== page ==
Though I grew up on Mighty Morphin Power Rangers, to call me a modern day fan with any sort of nostalgic stake in the franchise would be disingenuous. I appreciate the light-hearted, self-aware goofiness of the original series, and my understanding is that in the past 24 seasons the show has continued to be just as fun, even if the storylines failed to hold my interest as the years wore on. So revisiting the franchise is an odd bit of communing with my own inner child, and quite frankly, I’m not sure how the younger me would have felt about this new version. Power Rangers, a reboot of the original Mighty Morphin seasons, is an odd homunculus of contrasting tones and storytelling goals, so it at once feels loyal to the sensibilities of its source material (which is itself an adaptation of the Japanese series Super Sentai) and a complete blasphemy for the sake of making a distinctive stamp on the franchise, and it shifts suddenly between the two depending on the scene.

If you’re unfamiliar with Power Rangers, it is about a group of five teenagers—here reimagined as juvenile delinquents—who discover an alien creature named Zordon (in this iteration portrayed by Bryan Cranston as a bit more curmudgeony than I remember) who imbues them with the power to morph into masked superheroes in order to repel the forces of the evil Rita Repulsa (Elizabeth Banks, gleefully picking scenery from her teeth) as they try to destroy their hometown of Angel Grove. In this reboot, the idea is that the rangers are unable to access their abilities until they learn to function as a team and abandon their selfishness and adolescent egos, which acts as a nice pairing for when the five literally merge their giant fighting robots into a giant one for the climactic finale.

When the film is fully embracing just how silly its central premise is, it excels by making self-referential winks to the audience and being a goofy high-budget romp. The characters are somewhat shallow caricatures, each embodying only one or two personality traits, but their team dynamic functions well enough and it’s nice to see that the focus of the film is on growth through mutual acceptance of each other’s differences and eccentricities. It’s also worth noting that the film makes a worthy attempt to casually include an autistic character and a queer character among the crew, though the introduction of this information is clunky even as the screenplay tries to point out their social ostracism is due to factors beyond their control.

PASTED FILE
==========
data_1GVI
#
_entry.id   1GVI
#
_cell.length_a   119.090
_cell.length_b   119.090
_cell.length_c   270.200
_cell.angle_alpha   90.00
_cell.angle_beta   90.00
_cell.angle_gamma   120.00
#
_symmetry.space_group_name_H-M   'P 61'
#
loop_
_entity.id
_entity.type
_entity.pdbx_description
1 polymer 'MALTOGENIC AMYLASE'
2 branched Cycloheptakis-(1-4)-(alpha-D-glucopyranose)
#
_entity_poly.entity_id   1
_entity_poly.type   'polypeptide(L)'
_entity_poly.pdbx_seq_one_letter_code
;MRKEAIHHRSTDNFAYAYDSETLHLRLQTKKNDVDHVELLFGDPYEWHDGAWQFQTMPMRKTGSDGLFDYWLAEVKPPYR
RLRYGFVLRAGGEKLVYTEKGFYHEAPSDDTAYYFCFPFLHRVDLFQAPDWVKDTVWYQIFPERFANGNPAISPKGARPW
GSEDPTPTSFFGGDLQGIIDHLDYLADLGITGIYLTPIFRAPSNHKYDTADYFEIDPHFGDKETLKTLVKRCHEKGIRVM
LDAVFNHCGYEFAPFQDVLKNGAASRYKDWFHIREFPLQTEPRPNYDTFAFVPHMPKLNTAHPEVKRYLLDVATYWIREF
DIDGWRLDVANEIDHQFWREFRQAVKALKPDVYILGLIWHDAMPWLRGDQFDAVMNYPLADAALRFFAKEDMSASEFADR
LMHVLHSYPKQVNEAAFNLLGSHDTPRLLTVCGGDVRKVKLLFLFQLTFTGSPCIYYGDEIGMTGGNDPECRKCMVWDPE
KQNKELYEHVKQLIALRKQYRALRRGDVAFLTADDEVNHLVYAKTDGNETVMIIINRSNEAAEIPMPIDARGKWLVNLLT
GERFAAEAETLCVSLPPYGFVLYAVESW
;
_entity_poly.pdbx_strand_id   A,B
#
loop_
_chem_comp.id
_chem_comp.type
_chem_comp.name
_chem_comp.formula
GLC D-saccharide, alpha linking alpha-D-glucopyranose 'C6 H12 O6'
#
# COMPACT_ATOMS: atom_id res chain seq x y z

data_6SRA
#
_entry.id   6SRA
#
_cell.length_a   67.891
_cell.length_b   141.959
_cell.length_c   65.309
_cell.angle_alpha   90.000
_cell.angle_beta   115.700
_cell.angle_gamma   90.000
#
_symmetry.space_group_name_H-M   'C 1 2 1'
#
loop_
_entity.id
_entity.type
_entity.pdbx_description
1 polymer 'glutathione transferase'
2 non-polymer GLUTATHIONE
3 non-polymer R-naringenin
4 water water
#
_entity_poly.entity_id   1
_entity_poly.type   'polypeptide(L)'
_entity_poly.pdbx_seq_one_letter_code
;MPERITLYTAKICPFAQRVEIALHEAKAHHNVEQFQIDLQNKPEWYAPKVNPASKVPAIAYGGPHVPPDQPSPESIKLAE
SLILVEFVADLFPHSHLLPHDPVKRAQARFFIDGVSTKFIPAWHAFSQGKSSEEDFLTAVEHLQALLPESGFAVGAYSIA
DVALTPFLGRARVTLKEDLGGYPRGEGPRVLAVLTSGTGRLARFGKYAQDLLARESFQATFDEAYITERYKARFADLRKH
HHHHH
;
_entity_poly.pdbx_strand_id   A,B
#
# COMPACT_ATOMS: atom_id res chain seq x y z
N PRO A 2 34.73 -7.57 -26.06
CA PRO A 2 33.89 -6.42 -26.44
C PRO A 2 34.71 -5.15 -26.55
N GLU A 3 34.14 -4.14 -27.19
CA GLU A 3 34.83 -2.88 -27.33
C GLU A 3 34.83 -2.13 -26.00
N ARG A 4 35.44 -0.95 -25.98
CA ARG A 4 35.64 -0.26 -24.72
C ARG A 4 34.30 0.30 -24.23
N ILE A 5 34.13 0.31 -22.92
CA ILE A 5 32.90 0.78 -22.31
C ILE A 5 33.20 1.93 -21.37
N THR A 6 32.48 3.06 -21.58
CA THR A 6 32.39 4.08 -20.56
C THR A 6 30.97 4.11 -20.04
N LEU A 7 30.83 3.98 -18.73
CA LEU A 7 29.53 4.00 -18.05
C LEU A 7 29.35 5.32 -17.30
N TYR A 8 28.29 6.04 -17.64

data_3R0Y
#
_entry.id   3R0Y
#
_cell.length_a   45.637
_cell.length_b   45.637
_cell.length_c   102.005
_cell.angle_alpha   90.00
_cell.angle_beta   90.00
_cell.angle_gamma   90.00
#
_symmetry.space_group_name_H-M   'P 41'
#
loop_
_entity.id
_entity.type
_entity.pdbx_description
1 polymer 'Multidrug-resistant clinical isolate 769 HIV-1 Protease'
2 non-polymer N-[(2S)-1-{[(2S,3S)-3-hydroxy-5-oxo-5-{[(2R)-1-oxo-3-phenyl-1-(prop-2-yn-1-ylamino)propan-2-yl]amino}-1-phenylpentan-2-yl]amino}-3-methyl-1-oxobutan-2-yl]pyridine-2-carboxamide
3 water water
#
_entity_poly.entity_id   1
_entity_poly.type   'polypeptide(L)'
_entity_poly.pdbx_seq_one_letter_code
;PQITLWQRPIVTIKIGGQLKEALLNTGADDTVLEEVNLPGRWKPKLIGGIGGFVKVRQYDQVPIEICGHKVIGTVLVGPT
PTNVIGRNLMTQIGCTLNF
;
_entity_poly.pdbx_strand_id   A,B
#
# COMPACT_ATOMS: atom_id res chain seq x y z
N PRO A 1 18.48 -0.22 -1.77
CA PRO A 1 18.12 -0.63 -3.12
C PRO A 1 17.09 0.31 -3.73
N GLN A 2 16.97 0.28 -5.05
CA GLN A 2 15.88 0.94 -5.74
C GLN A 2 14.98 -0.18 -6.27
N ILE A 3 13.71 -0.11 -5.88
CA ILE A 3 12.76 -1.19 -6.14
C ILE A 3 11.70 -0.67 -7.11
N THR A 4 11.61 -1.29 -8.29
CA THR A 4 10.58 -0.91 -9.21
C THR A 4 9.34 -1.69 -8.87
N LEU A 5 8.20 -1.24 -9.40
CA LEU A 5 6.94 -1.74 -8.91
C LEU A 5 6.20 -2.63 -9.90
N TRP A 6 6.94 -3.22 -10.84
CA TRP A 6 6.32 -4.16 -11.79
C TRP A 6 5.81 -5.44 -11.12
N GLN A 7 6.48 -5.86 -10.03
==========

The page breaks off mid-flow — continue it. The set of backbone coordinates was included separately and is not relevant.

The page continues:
But as much fun as the interpersonal dynamics and eventual kung fu and giant robot fighting can be, the film also contains some rather dramatic and jarring shifts in tone that feel like the gritty reboot that no one was asking for. Each of the teens has some tragic backstory that is meant to flesh their personalities out, but instead only serve as distractions from the central team-building narrative. And as much fun as Banks seems to be having, most scenes involving Rita are unnecessarily dark and violent, seeming to belong more to a horror film than an adaptation of a property developed for children. The film shifts between its comic levity and grimdark brooding from scene to scene, so it never quite settles into a cohesive whole, which does disservice to certain plot points that really only make sense in retrospect due to the sloppy editing.

Adult fans of Power Rangers are likely to get more from the experience from non-fans and children, which feels strange but not at all surprising given the popular trend of appealing to nostalgia in blockbuster filmmaking. I wouldn’t go so far as to say this is a good movie, but there is enough good in it to make the experience worth the price of admission if you already have an emotional investment in the franchise. Otherwise, Power Rangers just doesn’t quite have enough of a grasp on what it wants to be or who it wants to appeal to in order to recommend to the casual audience.